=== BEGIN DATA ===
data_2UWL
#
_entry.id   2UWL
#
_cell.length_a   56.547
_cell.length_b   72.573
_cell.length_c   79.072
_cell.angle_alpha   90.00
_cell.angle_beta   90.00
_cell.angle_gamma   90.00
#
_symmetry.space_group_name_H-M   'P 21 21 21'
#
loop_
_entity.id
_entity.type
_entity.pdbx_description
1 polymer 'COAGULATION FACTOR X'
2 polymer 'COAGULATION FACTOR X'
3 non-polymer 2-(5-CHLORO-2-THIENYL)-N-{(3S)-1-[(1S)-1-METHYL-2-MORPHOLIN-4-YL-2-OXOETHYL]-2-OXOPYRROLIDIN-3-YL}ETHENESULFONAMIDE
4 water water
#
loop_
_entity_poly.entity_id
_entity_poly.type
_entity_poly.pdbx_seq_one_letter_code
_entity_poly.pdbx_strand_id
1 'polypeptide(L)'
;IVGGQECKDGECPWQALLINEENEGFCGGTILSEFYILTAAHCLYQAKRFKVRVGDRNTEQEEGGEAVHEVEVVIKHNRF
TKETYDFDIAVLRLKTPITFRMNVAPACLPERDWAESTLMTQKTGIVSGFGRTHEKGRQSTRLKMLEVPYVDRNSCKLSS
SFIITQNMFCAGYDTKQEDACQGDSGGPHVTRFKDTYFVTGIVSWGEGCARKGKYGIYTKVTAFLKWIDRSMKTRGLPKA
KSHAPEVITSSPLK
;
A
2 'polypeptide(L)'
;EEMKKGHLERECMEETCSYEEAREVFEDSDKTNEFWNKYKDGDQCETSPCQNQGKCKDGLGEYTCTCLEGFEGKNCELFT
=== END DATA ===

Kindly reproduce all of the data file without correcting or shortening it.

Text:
data_2UWL
#
_entry.id   2UWL
#
_cell.length_a   56.547
_cell.length_b   72.573
_cell.length_c   79.072
_cell.angle_alpha   90.00
_cell.angle_beta   90.00
_cell.angle_gamma   90.00
#
_symmetry.space_group_name_H-M   'P 21 21 21'
#
loop_
_entity.id
_entity.type
_entity.pdbx_description
1 polymer 'COAGULATION FACTOR X'
2 polymer 'COAGULATION FACTOR X'
3 non-polymer 2-(5-CHLORO-2-THIENYL)-N-{(3S)-1-[(1S)-1-METHYL-2-MORPHOLIN-4-YL-2-OXOETHYL]-2-OXOPYRROLIDIN-3-YL}ETHENESULFONAMIDE
4 water water
#
loop_
_entity_poly.entity_id
_entity_poly.type
_entity_poly.pdbx_seq_one_letter_code
_entity_poly.pdbx_strand_id
1 'polypeptide(L)'
;IVGGQECKDGECPWQALLINEENEGFCGGTILSEFYILTAAHCLYQAKRFKVRVGDRNTEQEEGGEAVHEVEVVIKHNRF
TKETYDFDIAVLRLKTPITFRMNVAPACLPERDWAESTLMTQKTGIVSGFGRTHEKGRQSTRLKMLEVPYVDRNSCKLSS
SFIITQNMFCAGYDTKQEDACQGDSGGPHVTRFKDTYFVTGIVSWGEGCARKGKYGIYTKVTAFLKWIDRSMKTRGLPKA
KSHAPEVITSSPLK
;
A
2 'polypeptide(L)'
;EEMKKGHLERECMEETCSYEEAREVFEDSDKTNEFWNKYKDGDQCETSPCQNQGKCKDGLGEYTCTCLEGFEGKNCELFT